Acoustic Pie Newsletter, November 2008

November 7, 2008

Hi, everybody!


I’m writing this from an Amtrack train on my way from Del Mar to Carpinteria.  My mom and I are going to hear Ellis Paul tonight at Russ & Julie’s famous house concert series.  Ellis Paul at a house concert.  Yes, I am very excited.   I’ve seen him at venues ten times as big as Russ and Julie’s house and it’s partly because they have such generous supporters who will underwrite an artist of this caliber that makes this possible for the rest of us.  Acoustic music fans are the best.  House concerts are the best.  I’ll let you know in the next newsletter just how wonderful it was.  And here’s what else is on my mind today!


  1. What’s New
  2. New Blog:  “Music Lessons ~ Killing the Joy”
  3. Jimmy Webb
  4. Show Blurb:  The Swell Season


1.      What’s New


I have a new Featured Artist at Acoustic Pie ~ Jakob Dylan.  I just loved his new album “Seeing Things”.  You can read a bit more, get links and photos, and view my two different favorite YouTube videos of Jakob on my MySpace page and at Acoustic Pie. 


Have you noticed the new “What’s New” corner of the Acoustic Pie home page?  Over on the left-hand side?  I’m trying to put a little note and link there whenever something new goes up on the website.  For example, I always place a link there when the new Top 20 for the month is posted.  


2.      New Blog:  “Music Lessons ~ Killing the Joy”


At an election party on Thursday night a man was telling me about his beautiful grand piano that sits in his living room and never gets played.  Ever.  He loves music.  He studied classical piano as a child.  He felt he should own a piano.  He believes he should play it.  But he isn’t drawn to play the difficult classical repertoire that he eventually came to appreciate, if not love, as a young person.  Don’t you hear this story all the time?  I find it so sad and so frustrating.  And that’s what my latest blog is about ~ teaching music to people in a way that will give them the tools for a lifelong connection to music.  I post all blogs at both MySpace and here at the Pie blog site in case you have a preference.


3.      Jimmy Webb


I don’t have the patience to note the time/date/radio frequency of specific radio shows and then try and remember to listen to them.  So I listen to Internet radio and XM satellite radio and just catch what comes.  Last night, I caught the most amazing show on XM’s The Loft.  The Mixed Bag Radio show was interviewing Jimmy Webb and Glen Campbell.  I’m a huge fan of Jimmy Webb’s songwriting and I even wrote a blog about his songwriting book Tunesmith which I called “What Jimmy Says”.  I think “Wichita Lineman” is about as pretty as a song gets and I can still be moved by the images and soaring chorus melody in “Galveston”.  Jimmy was giving his rather typically lengthy metaphysical descriptions of his processes while Glen kept saying very earnestly how he mostly focused on “trying to sing in tune”.  And then, without any introduction, they started playing “Wichita Lineman” live, right there in the studio.  Glen was singing and it was definitely Jimmy on the piano and I think Glen was playing the electric guitar leads.   It was beautiful and powerful and I felt like I was eavesdropping on a historic event.  And I felt so lucky to have caught that musical moment.  That’s what radio is all about.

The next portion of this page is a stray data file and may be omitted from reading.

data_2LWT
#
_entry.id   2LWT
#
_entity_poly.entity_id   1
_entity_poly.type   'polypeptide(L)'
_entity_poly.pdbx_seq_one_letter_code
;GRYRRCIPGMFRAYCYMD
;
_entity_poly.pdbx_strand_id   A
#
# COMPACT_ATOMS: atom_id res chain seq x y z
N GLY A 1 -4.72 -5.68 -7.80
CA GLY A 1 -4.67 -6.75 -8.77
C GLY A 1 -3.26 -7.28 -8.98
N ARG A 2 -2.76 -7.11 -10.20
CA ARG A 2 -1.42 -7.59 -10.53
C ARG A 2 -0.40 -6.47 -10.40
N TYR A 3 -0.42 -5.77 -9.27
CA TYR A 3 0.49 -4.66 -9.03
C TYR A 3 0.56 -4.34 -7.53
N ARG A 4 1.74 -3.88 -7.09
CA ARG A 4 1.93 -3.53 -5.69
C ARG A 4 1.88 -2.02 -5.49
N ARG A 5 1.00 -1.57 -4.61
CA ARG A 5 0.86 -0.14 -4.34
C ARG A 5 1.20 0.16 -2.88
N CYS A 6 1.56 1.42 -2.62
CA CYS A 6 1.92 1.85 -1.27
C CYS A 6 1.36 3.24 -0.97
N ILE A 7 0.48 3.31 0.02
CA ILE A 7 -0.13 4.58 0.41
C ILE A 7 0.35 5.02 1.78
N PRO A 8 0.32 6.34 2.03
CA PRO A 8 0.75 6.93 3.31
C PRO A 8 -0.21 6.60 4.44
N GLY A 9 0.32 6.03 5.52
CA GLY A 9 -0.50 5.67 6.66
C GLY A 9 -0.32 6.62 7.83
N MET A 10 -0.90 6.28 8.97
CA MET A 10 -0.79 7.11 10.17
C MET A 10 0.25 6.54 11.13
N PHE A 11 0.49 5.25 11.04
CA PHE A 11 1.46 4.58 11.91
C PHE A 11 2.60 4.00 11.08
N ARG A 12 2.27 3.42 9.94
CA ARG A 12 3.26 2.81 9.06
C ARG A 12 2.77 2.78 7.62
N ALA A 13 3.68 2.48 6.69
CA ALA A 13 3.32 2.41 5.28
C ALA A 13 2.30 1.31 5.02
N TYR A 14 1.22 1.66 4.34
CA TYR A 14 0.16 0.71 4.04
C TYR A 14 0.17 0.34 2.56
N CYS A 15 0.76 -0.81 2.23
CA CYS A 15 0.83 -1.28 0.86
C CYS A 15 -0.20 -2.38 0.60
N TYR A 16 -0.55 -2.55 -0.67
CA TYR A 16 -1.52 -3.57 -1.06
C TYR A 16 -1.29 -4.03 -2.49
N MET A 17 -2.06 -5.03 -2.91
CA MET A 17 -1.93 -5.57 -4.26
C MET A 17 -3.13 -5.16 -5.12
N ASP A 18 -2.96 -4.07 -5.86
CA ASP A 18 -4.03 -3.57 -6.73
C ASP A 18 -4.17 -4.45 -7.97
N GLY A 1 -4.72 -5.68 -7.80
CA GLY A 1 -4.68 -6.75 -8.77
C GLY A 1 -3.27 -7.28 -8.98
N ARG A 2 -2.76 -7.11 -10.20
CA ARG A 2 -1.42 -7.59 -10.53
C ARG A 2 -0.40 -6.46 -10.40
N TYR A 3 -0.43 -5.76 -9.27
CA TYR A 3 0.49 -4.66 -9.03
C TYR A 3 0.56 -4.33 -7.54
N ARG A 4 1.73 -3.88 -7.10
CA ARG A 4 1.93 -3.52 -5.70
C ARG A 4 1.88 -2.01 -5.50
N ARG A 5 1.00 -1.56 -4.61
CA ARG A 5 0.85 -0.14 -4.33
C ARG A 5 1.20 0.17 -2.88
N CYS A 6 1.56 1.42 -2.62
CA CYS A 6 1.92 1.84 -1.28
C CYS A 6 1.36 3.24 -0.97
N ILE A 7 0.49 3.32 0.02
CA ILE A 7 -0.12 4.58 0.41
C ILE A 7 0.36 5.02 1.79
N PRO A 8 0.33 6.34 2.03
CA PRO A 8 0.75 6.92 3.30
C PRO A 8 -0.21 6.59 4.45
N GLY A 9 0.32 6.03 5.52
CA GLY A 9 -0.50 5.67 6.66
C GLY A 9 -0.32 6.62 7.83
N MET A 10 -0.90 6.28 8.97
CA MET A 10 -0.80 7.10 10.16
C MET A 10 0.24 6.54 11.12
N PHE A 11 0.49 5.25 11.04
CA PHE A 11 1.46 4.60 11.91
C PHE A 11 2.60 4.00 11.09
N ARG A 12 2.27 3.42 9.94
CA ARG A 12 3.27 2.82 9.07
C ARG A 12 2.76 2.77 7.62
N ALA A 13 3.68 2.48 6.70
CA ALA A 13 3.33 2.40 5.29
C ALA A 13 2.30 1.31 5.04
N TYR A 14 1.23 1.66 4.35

4.      Show Blurb:  The Swell Season


My concert buddy Jimmy and I caught The Swell Season duo at the SDSU Open Air Theatre last month.  A very fun show!  Despite the concrete bleacher seats!   And House of Blues police-state management!  The Swell Season is Glen Hansard and Marketa Iglova of the movie “Once” fame.  They wrote and performed all of the songs for the very charming movie and played many of them along with some new works at the concert.  I can barely sit still for a full show with opening act any more but we even stayed for the encores and I was glad we did. 


Thanks for reading!  If you want to talk, you email me directly at or leave a public comment here on the blog!   



November 2008  


Top 20 Songs on Acoustic Pie Radio, Oct. 2008

November 3, 2008

I have so~o~o~o many favorite Gregory Page songs that it’s just plain silly to single out one. But, if I did decide to attempt such a silly thing, I might just pick “Bumblebees and Me” (see no. 9). And, I notice that Gregory is the only San Diego artist in the Top 20 this month. Speaking of favorite songs… I believe “Empty Chairs” at no. 11 is probably my favorite Don McLean song of all time. So simple and so beautiful. You can listen to it at his MySpace fan page at

I suppose we should just get used to seeing Krista Detor on the Top 20 list (no. 7). You all seem to vote her back on most months! Excellent taste! Have you noticed Storyhill in the rotation (no. 19)? They’re an acoustic duo out of Minnesota. I love their work ~ tons of energy and harmonies.

Thanks for voting everybody! Thanks for listening!

Acoustic Pie

Top 20 Songs on Acoustic Pie Radio
October 2008
Artist ~ Song ~ Album

1. Tracy Chapman ~ Unsung Psalm ~ Telling Stories
2. Mark Knopfler and Emmylou Harris ~ All the Roadrunning ~ All the Roadrunning
3. Eliza Gilkyson ~ Tennessee Road ~ Your Town Tonight